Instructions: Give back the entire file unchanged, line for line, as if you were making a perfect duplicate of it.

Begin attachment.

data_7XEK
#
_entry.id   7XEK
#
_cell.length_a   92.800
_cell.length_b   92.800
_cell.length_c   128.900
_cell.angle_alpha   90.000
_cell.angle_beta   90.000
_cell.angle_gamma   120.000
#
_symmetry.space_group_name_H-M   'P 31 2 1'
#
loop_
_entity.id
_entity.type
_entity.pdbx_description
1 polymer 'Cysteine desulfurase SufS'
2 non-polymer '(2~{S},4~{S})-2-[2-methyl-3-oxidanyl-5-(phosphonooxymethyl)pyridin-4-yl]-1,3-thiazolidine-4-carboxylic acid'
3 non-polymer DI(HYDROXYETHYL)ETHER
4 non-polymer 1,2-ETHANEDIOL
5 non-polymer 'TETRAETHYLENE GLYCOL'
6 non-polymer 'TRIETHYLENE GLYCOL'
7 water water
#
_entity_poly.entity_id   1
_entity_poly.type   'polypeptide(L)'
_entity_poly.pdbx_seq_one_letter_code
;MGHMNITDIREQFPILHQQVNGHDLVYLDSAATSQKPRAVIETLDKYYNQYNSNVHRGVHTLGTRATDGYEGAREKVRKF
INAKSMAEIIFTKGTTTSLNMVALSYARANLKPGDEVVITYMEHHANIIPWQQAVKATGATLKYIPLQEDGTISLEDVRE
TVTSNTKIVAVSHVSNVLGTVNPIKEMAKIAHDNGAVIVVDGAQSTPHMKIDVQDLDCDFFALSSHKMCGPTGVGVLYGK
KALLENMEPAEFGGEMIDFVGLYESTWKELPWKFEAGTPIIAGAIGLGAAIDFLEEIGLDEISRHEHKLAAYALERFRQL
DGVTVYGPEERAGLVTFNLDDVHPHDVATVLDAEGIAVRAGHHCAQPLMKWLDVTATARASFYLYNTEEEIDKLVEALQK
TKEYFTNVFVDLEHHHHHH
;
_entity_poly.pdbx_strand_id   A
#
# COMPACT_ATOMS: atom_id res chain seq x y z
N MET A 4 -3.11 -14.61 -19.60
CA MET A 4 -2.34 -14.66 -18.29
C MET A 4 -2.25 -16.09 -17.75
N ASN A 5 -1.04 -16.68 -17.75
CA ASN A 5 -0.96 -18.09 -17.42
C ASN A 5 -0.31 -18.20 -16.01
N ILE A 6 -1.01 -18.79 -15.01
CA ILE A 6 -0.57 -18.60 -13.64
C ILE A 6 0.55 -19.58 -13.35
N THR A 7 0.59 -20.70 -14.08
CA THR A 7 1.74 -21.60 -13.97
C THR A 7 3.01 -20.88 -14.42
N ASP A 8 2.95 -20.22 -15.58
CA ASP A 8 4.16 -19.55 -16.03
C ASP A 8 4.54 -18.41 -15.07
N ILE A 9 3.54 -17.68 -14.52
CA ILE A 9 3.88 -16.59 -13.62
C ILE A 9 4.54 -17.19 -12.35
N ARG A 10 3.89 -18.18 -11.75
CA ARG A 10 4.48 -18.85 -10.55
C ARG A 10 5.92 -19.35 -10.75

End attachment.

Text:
data_7XEK
#
_entry.id   7XEK
#
_cell.length_a   92.800
_cell.length_b   92.800
_cell.length_c   128.900
_cell.angle_alpha   90.000
_cell.angle_beta   90.000
_cell.angle_gamma   120.000
#
_symmetry.space_group_name_H-M   'P 31 2 1'
#
loop_
_entity.id
_entity.type
_entity.pdbx_description
1 polymer 'Cysteine desulfurase SufS'
2 non-polymer '(2~{S},4~{S})-2-[2-methyl-3-oxidanyl-5-(phosphonooxymethyl)pyridin-4-yl]-1,3-thiazolidine-4-carboxylic acid'
3 non-polymer DI(HYDROXYETHYL)ETHER
4 non-polymer 1,2-ETHANEDIOL
5 non-polymer 'TETRAETHYLENE GLYCOL'
6 non-polymer 'TRIETHYLENE GLYCOL'
7 water water
#
_entity_poly.entity_id   1
_entity_poly.type   'polypeptide(L)'
_entity_poly.pdbx_seq_one_letter_code
;MGHMNITDIREQFPILHQQVNGHDLVYLDSAATSQKPRAVIETLDKYYNQYNSNVHRGVHTLGTRATDGYEGAREKVRKF
INAKSMAEIIFTKGTTTSLNMVALSYARANLKPGDEVVITYMEHHANIIPWQQAVKATGATLKYIPLQEDGTISLEDVRE
TVTSNTKIVAVSHVSNVLGTVNPIKEMAKIAHDNGAVIVVDGAQSTPHMKIDVQDLDCDFFALSSHKMCGPTGVGVLYGK
KALLENMEPAEFGGEMIDFVGLYESTWKELPWKFEAGTPIIAGAIGLGAAIDFLEEIGLDEISRHEHKLAAYALERFRQL
DGVTVYGPEERAGLVTFNLDDVHPHDVATVLDAEGIAVRAGHHCAQPLMKWLDVTATARASFYLYNTEEEIDKLVEALQK
TKEYFTNVFVDLEHHHHHH
;
_entity_poly.pdbx_strand_id   A
#
# COMPACT_ATOMS: atom_id res chain seq x y z
N MET A 4 -3.11 -14.61 -19.60
CA MET A 4 -2.34 -14.66 -18.29
C MET A 4 -2.25 -16.09 -17.75
N ASN A 5 -1.04 -16.68 -17.75
CA ASN A 5 -0.96 -18.09 -17.42
C ASN A 5 -0.31 -18.20 -16.01
N ILE A 6 -1.01 -18.79 -15.01
CA ILE A 6 -0.57 -18.60 -13.64
C ILE A 6 0.55 -19.58 -13.35
N THR A 7 0.59 -20.70 -14.08
CA THR A 7 1.74 -21.60 -13.97
C THR A 7 3.01 -20.88 -14.42
N ASP A 8 2.95 -20.22 -15.58
CA ASP A 8 4.16 -19.55 -16.03
C ASP A 8 4.54 -18.41 -15.07
N ILE A 9 3.54 -17.68 -14.52
CA ILE A 9 3.88 -16.59 -13.62
C ILE A 9 4.54 -17.19 -12.35
N ARG A 10 3.89 -18.18 -11.75
CA ARG A 10 4.48 -18.85 -10.55
C ARG A 10 5.92 -19.35 -10.75